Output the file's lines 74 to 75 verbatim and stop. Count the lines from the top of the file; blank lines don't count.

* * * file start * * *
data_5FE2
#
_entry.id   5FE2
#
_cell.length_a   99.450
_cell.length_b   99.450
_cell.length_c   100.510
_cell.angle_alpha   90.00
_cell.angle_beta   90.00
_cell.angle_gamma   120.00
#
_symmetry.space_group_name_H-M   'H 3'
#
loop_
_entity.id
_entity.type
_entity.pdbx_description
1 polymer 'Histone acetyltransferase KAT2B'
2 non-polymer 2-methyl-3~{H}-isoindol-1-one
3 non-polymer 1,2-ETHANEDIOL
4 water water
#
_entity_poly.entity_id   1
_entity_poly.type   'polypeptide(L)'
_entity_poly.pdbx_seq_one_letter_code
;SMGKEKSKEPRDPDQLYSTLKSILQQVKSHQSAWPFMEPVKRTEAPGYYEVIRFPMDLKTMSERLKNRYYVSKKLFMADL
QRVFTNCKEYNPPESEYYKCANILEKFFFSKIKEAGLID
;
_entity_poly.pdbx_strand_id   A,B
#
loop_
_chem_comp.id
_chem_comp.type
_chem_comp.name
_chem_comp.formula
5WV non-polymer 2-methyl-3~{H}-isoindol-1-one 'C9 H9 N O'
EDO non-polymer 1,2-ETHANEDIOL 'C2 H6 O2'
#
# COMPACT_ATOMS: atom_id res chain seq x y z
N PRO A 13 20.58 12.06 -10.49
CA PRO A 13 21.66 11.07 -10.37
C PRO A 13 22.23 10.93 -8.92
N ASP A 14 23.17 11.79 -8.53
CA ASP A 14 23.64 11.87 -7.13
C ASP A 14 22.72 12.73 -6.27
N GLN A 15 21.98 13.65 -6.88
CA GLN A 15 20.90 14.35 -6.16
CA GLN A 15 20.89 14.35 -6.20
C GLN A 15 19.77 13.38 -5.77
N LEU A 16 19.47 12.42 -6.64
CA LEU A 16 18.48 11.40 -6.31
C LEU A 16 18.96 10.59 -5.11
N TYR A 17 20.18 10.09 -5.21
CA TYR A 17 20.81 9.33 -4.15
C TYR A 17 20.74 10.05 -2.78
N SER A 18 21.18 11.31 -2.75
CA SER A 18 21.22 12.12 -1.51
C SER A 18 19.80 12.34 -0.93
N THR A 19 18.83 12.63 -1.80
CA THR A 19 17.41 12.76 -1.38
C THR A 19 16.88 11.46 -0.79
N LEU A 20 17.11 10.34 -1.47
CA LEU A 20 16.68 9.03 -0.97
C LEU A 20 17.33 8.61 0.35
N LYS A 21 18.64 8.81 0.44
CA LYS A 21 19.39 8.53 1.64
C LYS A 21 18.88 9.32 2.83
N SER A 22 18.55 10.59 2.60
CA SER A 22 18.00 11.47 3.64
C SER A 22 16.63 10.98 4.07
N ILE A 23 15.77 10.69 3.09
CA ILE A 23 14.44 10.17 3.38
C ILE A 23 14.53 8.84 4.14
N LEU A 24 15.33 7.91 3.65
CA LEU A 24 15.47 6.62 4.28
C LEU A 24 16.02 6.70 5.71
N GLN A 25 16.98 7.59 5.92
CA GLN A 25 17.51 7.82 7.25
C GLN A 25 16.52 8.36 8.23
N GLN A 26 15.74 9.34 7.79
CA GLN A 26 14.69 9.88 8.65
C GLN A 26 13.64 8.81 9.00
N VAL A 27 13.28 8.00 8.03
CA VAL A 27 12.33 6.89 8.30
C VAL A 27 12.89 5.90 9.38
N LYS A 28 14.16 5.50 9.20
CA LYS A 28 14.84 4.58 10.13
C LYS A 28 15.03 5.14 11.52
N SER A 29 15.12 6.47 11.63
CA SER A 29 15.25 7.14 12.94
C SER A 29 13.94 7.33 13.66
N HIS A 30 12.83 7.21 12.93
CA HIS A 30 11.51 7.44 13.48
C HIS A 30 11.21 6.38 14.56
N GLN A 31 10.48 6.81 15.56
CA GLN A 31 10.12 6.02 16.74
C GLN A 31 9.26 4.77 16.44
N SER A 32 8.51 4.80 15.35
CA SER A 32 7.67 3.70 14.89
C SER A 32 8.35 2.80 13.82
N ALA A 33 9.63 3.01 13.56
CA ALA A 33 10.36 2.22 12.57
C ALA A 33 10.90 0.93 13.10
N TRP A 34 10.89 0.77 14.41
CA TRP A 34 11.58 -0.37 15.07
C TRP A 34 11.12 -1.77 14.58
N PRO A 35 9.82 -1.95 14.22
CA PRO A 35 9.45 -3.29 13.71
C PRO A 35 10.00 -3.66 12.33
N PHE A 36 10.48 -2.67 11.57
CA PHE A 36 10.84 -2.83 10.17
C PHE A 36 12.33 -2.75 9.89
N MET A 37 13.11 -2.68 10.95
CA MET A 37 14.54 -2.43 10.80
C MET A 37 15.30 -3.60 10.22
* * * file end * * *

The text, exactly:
N LEU A 24 15.33 7.91 3.65
CA LEU A 24 15.47 6.62 4.28